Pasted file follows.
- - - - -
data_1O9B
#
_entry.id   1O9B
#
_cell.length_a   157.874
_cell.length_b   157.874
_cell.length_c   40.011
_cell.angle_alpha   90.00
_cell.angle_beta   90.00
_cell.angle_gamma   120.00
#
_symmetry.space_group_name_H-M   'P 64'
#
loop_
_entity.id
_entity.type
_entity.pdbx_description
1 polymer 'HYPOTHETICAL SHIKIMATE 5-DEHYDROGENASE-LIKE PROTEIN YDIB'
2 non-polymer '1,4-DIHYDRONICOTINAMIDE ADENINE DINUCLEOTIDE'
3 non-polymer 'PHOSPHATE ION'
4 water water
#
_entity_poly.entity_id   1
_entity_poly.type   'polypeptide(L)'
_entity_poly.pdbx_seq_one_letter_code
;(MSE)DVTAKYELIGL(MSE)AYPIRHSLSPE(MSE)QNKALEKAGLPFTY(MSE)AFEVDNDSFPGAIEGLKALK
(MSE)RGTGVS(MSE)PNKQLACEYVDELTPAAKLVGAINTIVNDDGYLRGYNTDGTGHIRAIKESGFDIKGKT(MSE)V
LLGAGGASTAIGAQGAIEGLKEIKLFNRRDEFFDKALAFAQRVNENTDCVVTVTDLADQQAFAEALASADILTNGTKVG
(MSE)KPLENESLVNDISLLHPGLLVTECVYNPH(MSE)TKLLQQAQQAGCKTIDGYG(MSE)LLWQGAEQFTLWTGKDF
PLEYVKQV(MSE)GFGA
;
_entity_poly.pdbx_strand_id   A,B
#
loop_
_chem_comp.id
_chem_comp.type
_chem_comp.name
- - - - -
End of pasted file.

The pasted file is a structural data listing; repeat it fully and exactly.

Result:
data_1O9B
#
_entry.id   1O9B
#
_cell.length_a   157.874
_cell.length_b   157.874
_cell.length_c   40.011
_cell.angle_alpha   90.00
_cell.angle_beta   90.00
_cell.angle_gamma   120.00
#
_symmetry.space_group_name_H-M   'P 64'
#
loop_
_entity.id
_entity.type
_entity.pdbx_description
1 polymer 'HYPOTHETICAL SHIKIMATE 5-DEHYDROGENASE-LIKE PROTEIN YDIB'
2 non-polymer '1,4-DIHYDRONICOTINAMIDE ADENINE DINUCLEOTIDE'
3 non-polymer 'PHOSPHATE ION'
4 water water
#
_entity_poly.entity_id   1
_entity_poly.type   'polypeptide(L)'
_entity_poly.pdbx_seq_one_letter_code
;(MSE)DVTAKYELIGL(MSE)AYPIRHSLSPE(MSE)QNKALEKAGLPFTY(MSE)AFEVDNDSFPGAIEGLKALK
(MSE)RGTGVS(MSE)PNKQLACEYVDELTPAAKLVGAINTIVNDDGYLRGYNTDGTGHIRAIKESGFDIKGKT(MSE)V
LLGAGGASTAIGAQGAIEGLKEIKLFNRRDEFFDKALAFAQRVNENTDCVVTVTDLADQQAFAEALASADILTNGTKVG
(MSE)KPLENESLVNDISLLHPGLLVTECVYNPH(MSE)TKLLQQAQQAGCKTIDGYG(MSE)LLWQGAEQFTLWTGKDF
PLEYVKQV(MSE)GFGA
;
_entity_poly.pdbx_strand_id   A,B
#
loop_
_chem_comp.id
_chem_comp.type
_chem_comp.name